BBC Radio Scotland is BBC Scotland's national English-language radio network.
Big in Japan was a punk band that emerged from Liverpool, England in the late 1970s.
A boathouse (or a boat house) is a building especially designed for the storage of boats, normally smaller craft for sports or leisure use.
Brilliant were a British pop/rock group active in the 1980s.
The BRIT Awards (often simply called The BRITs) are the British Phonographic Industry's annual pop music awards.
A broadsheet is the largest newspaper format and is characterized by long vertical pages (typically). Other common newspaper formats include the smaller Berliner and tabloid/compact formats.
The brown trout (Salmo trutta) is a European species of salmonid fish that has been widely introduced into suitable environments globally.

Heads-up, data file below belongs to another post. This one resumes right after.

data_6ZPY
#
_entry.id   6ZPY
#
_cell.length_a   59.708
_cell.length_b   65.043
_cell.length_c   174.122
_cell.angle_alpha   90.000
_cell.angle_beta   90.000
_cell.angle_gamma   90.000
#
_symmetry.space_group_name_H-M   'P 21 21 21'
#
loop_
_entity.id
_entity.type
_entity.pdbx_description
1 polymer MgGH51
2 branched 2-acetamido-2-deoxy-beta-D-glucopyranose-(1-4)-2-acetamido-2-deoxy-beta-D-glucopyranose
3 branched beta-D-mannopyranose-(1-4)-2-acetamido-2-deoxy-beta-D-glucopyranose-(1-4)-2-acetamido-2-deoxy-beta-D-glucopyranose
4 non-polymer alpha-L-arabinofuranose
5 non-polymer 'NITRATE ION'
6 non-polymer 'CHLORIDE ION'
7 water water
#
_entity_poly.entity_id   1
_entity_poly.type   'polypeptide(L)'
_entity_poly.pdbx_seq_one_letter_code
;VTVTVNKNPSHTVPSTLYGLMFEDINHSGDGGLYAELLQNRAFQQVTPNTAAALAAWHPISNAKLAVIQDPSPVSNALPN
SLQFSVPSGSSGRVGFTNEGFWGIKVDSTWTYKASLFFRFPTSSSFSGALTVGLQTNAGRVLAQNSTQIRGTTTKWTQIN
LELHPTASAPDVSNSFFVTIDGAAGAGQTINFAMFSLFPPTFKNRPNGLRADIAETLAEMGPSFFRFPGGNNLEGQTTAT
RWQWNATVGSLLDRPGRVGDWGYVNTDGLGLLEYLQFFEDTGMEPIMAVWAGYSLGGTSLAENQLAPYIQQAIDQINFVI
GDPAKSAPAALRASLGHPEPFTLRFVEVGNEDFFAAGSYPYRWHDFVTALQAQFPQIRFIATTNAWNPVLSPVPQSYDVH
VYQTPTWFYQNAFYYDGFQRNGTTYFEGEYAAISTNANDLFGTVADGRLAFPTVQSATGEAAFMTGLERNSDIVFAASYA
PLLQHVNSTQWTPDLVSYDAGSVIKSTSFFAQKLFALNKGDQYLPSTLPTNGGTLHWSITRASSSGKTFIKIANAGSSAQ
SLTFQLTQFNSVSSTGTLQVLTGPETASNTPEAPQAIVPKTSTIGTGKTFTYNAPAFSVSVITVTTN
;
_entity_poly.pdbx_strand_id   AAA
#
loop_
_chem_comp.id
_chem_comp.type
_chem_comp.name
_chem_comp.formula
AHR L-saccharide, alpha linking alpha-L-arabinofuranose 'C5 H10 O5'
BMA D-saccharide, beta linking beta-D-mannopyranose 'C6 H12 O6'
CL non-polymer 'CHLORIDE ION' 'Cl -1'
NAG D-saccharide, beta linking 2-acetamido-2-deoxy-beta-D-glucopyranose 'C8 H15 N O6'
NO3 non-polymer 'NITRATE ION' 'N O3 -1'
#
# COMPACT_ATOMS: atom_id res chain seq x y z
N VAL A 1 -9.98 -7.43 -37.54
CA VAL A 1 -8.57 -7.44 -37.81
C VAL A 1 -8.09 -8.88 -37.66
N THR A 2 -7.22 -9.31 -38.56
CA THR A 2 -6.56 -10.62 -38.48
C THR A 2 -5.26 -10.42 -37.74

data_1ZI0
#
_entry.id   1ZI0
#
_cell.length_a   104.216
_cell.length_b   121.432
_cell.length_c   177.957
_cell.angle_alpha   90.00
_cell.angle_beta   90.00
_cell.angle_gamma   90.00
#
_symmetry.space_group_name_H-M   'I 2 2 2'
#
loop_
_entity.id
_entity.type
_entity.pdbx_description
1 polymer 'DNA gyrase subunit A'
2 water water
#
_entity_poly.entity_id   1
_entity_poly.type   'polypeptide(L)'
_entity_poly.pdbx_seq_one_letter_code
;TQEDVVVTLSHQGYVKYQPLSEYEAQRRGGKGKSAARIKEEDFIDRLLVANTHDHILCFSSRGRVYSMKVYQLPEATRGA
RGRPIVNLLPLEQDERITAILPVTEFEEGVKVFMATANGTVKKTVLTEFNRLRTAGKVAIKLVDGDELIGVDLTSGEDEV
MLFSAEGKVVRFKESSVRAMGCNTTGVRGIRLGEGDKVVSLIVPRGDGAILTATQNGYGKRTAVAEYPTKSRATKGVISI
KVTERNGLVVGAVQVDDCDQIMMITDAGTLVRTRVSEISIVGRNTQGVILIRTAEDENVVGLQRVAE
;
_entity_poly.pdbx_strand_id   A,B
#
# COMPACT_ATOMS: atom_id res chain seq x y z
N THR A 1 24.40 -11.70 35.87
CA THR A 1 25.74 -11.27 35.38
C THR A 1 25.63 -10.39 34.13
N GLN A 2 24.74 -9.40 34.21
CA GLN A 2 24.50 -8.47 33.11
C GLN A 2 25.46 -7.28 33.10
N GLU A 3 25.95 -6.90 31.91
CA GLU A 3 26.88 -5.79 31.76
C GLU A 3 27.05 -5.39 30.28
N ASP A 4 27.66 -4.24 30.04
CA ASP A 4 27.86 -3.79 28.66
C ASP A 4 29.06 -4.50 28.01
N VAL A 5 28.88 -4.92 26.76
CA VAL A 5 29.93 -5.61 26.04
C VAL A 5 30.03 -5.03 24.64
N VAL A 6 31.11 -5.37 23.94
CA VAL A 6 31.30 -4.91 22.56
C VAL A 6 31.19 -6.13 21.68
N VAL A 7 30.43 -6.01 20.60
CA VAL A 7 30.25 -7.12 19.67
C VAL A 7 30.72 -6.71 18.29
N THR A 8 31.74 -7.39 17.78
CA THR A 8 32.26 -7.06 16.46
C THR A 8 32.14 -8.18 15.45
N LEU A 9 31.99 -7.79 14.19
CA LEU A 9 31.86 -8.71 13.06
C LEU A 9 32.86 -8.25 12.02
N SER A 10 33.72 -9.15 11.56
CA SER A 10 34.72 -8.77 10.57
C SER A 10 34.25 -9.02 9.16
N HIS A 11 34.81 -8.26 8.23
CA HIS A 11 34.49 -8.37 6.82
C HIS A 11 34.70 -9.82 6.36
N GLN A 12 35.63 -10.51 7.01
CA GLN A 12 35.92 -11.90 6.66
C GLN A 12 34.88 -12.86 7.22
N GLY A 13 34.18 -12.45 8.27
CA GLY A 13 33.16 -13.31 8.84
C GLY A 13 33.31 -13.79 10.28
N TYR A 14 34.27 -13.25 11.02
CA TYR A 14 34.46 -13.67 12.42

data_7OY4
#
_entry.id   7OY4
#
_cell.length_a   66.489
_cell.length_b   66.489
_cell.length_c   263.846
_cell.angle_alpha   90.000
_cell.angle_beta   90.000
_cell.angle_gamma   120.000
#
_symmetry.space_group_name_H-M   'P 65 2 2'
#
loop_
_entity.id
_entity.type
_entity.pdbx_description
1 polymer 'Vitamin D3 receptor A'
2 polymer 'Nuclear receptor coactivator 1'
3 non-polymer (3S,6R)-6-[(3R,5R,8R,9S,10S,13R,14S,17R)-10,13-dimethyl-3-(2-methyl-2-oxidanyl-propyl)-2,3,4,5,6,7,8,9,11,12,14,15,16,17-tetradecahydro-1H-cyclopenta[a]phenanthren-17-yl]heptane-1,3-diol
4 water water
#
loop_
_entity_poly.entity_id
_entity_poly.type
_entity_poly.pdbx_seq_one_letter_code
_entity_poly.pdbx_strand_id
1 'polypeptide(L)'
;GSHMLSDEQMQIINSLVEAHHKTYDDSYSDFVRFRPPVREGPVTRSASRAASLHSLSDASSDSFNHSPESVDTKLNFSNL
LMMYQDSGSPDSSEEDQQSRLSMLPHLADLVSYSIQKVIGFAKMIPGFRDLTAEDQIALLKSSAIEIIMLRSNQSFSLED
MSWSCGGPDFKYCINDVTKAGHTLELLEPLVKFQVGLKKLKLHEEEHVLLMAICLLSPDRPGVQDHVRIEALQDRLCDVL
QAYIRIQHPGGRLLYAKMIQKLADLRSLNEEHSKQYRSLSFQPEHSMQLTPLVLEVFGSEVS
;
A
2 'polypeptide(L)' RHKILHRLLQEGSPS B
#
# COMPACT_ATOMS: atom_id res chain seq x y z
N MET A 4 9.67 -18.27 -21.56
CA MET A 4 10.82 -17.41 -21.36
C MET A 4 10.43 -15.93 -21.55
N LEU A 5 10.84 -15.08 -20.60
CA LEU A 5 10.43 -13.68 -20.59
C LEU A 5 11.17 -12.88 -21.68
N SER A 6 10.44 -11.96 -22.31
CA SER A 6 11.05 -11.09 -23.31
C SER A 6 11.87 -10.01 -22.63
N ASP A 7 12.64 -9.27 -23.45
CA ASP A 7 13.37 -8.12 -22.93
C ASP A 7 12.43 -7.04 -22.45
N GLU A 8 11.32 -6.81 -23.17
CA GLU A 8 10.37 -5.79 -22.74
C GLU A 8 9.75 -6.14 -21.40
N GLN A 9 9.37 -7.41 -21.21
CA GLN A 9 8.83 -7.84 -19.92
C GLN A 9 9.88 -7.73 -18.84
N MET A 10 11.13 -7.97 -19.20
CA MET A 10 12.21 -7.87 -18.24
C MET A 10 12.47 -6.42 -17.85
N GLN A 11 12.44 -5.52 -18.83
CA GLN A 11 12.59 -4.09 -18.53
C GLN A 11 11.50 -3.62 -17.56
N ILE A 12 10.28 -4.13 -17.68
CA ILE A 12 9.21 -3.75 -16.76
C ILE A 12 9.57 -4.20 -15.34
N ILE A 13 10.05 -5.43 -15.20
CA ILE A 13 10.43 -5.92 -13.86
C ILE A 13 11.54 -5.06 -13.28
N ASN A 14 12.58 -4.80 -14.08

Peter Edward Clarke (born 21 August 1957, St Helens), known professionally as Budgie, is an English drummer.
"Burn the Bastards" is a 1988 song by Bill Drummond and Jimmy Cauty as The Justified Ancients of Mu Mu (The JAMs), from their second, and final before changing names, album Who Killed The JAMs?.
Butterworth (also known as Gcuwa) is a town in the Eastern Cape Province, South Africa.
Charles Shaar Murray (born Charles Maximillian Murray on 27 June 1951) is an English music journalist and broadcaster.
Chill Out is the third studio album by The KLF, released in February 1990 and one of the earliest ambient house concept albums.
A choir (also known as a quire, chorale or chorus) is a musical ensemble of singers.